Recently I had a conversation with a friend and fellow developer which broke my heart.
He told me: “You know, I started programming when I was a teenager because of a game I was playing with some friends.
There was a feature in the game we all really wanted. So somehow, my friends and I implemented that feature by making a separate module that players could download. I learned the basics of programming by coding that module with them.
To our surprise, it got quite popular in the gaming community and we even made some money out of it by charging a small fee for each download. We were kids and there we were, doing what we loved with the power to create something which generated money. From then on, I just knew I wanted to work in tech.
Now that I’m on the job market, it seems like everything revolves around what I need to know to get hired. I need to convince people that I’m good enough for the job. I need to pay attention to how I speak and how I present in job interviews. People are advising me to take the time to compare each company’s benefits and salaries before accepting an offer.
I went into programming because it was fun, creative and gave me a sense of purpose. Now, I don’t feel the fun side so much anymore... I only feel the pressure of the industry and the focus on money.”
I empathise with my friend’s feelings because I also went through something similar, like other developers I know. It’s true that, as time goes by, it’s easy to come to a point where we lose the spark of why we do the thing we do. This can open the door to a whole bunch of issues, like bitterness and boredom.
That day, he and I talked for a while about the importance of stimulating our creativity and the fact that it should be more encouraged in schools.
But this conversation also brought me some kind of breakthrough. It reconnected me to something I discovered naturally in my first years of programming: the concept of code as an art form.
The parallel between code and poetry is not new.
I started doing some research when it first hit me that reading beautiful code has the same effect on me as reading poetry. I was happily surprised to see that I wasn’t alone and that other people felt something similar.
Code has purpose and meaning. It requires structure. It should be lightweight and elegant, not bogged down with lines and lines of garbage. Writing great code isn’t something that just happens. It takes discipline and work! It’s an art unto itself.
— Matt Ward, The Poetics Of Coding
These kinds of findings got me digging deeper into what other programmers thought about code as a form of art and what I found is beautiful.
Some people took the concept of semantics and syntax in programming languages to another dimension.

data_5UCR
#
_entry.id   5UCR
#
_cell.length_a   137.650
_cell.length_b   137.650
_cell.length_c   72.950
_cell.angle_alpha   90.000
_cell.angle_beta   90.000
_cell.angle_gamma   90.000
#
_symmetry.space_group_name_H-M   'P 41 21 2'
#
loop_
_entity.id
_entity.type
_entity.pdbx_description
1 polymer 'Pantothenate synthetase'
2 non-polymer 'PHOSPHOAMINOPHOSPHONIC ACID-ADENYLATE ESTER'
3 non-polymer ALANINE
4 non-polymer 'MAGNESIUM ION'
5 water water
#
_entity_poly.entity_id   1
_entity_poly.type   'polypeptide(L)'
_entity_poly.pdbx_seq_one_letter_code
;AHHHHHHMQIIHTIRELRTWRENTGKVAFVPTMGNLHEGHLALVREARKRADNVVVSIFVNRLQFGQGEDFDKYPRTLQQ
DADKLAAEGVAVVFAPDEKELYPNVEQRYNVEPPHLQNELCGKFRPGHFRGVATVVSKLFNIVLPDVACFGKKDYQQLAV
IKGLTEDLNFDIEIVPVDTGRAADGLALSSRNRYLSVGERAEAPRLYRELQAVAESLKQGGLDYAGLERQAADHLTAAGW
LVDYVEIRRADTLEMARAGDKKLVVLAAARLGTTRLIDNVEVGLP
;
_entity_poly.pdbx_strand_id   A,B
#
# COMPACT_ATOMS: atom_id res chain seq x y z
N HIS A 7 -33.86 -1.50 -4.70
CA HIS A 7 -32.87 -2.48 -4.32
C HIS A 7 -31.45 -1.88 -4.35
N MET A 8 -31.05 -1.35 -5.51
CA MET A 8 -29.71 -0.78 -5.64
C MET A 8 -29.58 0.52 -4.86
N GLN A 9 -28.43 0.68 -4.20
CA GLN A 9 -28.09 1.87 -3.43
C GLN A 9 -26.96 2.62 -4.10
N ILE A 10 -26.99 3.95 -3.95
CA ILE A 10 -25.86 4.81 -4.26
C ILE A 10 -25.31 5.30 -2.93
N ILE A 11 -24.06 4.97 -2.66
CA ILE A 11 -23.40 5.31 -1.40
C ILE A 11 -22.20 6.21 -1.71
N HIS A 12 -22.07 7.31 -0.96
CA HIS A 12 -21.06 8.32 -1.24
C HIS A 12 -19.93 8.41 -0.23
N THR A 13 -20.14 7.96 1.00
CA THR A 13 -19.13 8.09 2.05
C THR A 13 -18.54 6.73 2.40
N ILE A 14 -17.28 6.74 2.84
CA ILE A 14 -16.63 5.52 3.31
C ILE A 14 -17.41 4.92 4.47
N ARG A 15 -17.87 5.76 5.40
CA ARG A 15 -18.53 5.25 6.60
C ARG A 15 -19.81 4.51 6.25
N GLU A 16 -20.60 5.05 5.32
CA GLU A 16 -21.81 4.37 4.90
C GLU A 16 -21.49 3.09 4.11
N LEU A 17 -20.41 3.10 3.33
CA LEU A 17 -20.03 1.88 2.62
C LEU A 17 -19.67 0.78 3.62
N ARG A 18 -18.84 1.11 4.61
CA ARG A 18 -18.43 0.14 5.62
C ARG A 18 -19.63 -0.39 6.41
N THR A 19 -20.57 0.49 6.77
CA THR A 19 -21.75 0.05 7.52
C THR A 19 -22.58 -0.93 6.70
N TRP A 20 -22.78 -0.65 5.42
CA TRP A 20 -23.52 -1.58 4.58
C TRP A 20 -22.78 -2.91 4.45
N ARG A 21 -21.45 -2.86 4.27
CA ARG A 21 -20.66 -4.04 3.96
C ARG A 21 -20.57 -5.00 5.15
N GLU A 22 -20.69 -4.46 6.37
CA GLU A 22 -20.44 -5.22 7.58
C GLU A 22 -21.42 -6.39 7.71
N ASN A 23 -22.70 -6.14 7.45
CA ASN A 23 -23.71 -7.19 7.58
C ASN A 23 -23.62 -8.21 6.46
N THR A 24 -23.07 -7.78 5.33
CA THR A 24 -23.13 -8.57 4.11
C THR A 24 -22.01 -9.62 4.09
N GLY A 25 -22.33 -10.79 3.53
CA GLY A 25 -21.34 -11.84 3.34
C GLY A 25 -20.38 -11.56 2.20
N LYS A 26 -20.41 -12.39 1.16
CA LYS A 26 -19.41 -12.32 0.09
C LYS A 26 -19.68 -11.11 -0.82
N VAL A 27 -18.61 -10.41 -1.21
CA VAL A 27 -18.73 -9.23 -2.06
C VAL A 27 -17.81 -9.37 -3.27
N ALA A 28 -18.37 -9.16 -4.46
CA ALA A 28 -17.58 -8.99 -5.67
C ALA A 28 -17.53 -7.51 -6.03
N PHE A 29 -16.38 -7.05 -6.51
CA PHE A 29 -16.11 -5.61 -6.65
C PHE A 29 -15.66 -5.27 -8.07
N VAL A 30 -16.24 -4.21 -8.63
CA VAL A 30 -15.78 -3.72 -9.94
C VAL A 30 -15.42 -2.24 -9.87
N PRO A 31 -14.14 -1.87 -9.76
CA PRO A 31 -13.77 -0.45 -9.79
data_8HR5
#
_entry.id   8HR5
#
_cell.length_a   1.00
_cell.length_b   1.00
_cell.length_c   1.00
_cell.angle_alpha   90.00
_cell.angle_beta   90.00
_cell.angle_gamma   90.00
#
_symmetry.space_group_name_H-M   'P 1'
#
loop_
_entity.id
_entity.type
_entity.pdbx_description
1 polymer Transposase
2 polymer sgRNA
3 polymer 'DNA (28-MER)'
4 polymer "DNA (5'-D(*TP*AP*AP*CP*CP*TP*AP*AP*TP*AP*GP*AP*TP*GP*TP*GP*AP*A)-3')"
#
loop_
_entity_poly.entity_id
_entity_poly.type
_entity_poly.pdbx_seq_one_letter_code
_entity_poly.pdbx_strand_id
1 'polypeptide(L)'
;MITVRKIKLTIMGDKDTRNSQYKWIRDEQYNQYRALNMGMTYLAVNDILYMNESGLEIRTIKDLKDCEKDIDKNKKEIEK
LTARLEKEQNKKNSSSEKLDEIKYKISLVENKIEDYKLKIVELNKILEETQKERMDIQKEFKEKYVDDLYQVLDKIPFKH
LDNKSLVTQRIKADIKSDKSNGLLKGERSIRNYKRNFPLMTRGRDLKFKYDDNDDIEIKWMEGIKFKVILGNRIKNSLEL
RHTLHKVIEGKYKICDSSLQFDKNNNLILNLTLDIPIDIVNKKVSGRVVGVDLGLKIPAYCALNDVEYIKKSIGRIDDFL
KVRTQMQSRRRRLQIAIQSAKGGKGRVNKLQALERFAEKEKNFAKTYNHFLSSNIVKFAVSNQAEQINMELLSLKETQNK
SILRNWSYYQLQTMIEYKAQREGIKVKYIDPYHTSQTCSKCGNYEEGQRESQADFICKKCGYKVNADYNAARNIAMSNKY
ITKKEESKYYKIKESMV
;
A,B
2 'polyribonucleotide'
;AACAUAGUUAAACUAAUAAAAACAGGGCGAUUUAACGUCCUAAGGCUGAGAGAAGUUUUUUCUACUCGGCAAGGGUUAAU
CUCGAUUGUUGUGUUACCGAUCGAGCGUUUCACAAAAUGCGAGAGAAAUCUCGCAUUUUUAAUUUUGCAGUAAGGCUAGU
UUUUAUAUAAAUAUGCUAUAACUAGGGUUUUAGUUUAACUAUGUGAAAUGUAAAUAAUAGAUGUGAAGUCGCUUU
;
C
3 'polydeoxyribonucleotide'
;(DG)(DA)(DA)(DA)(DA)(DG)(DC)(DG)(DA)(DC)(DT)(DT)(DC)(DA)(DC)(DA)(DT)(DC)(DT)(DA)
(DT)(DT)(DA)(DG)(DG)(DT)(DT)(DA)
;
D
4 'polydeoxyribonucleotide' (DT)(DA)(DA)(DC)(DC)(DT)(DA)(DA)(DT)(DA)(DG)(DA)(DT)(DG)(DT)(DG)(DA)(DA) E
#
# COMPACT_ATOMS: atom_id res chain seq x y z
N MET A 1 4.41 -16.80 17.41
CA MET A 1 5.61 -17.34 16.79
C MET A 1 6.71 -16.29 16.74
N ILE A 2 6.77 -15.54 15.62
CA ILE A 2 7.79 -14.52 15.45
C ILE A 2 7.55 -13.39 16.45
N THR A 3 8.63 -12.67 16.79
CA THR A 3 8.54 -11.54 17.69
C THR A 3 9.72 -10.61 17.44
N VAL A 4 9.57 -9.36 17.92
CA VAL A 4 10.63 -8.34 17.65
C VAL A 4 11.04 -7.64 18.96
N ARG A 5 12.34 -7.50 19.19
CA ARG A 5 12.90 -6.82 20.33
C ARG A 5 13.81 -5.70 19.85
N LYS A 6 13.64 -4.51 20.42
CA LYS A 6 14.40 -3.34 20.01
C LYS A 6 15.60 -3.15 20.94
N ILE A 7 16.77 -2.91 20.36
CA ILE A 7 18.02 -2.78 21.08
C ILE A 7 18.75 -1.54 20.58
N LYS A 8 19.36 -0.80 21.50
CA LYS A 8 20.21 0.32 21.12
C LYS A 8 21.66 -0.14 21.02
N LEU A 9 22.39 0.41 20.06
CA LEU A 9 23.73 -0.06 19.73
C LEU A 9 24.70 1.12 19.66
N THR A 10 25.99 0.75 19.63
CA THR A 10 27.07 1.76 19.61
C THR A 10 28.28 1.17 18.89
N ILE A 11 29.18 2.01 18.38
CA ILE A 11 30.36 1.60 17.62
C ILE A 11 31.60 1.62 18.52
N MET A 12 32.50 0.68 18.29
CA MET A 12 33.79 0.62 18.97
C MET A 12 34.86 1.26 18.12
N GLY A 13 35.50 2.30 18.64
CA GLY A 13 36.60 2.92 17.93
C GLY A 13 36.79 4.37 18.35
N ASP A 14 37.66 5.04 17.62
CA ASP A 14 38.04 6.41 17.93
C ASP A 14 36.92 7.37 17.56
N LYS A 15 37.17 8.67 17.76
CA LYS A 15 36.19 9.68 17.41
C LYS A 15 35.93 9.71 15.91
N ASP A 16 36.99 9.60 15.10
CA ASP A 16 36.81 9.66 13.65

See, for example, the goals of the International Obfuscated C Code Contest :
to write the most Obscure/Obfuscated C program within the rules
to show the importance of programming style, in an ironic way
to stress C compilers with unusual code
to illustrate some of the subtleties of the C language
to provide a safe forum for poor C code
which gives results such as this completely valid program.
In this kind of approach, the idea is not to make something useful, it’s to play with the language in a beautiful and skillful way. It’s to write a program whose objective is purely to demonstrate a creative approach to the language itself.
Others took the concept of code as poetry and injected their unique personality in some very entertaining ways.
Dylan Beattie is a programmer, guitarist and old 80s rock lover. He created a programming language called Rockstar that allows you to write code in the manner of classic 80s song lyrics.
Yeah. For real.
There’s also a whole movement of creative programmers that use their skills as a musical performance tool.
Code is now something you can not only play with but also share with an audience who can appreciate your skills and enjoy your creative process with you. This kind of performance is not limited to music alone and can also be applied to visuals through frameworks like Hydra.
Others are fascinated by the minimal.
There’s a creative universe to be found in the purity of mathematics and byte operations. The demoscene has been focused for years in creating the most beautiful and interesting results with programs that use a minimum of computing resources and memory.
Viznut, an active member of the demoscene, discovered bytebeat: one-line C programs that output raw byte data which can then be fed to a computer’s sound interface. The results are interesting music pieces, sometimes with unsuspected complexity.
Creativity is beautiful because it gives each one of us the power to be unique and express ourselves. Now I’d like to throw this question back at you, dear reader.
If you forget about the money, the job, the pressure, your boss, etc… What got you into programming in the first place? If you think of code as a way of expressing yourself instead of getting the job done, what would you like to say and how would you say it?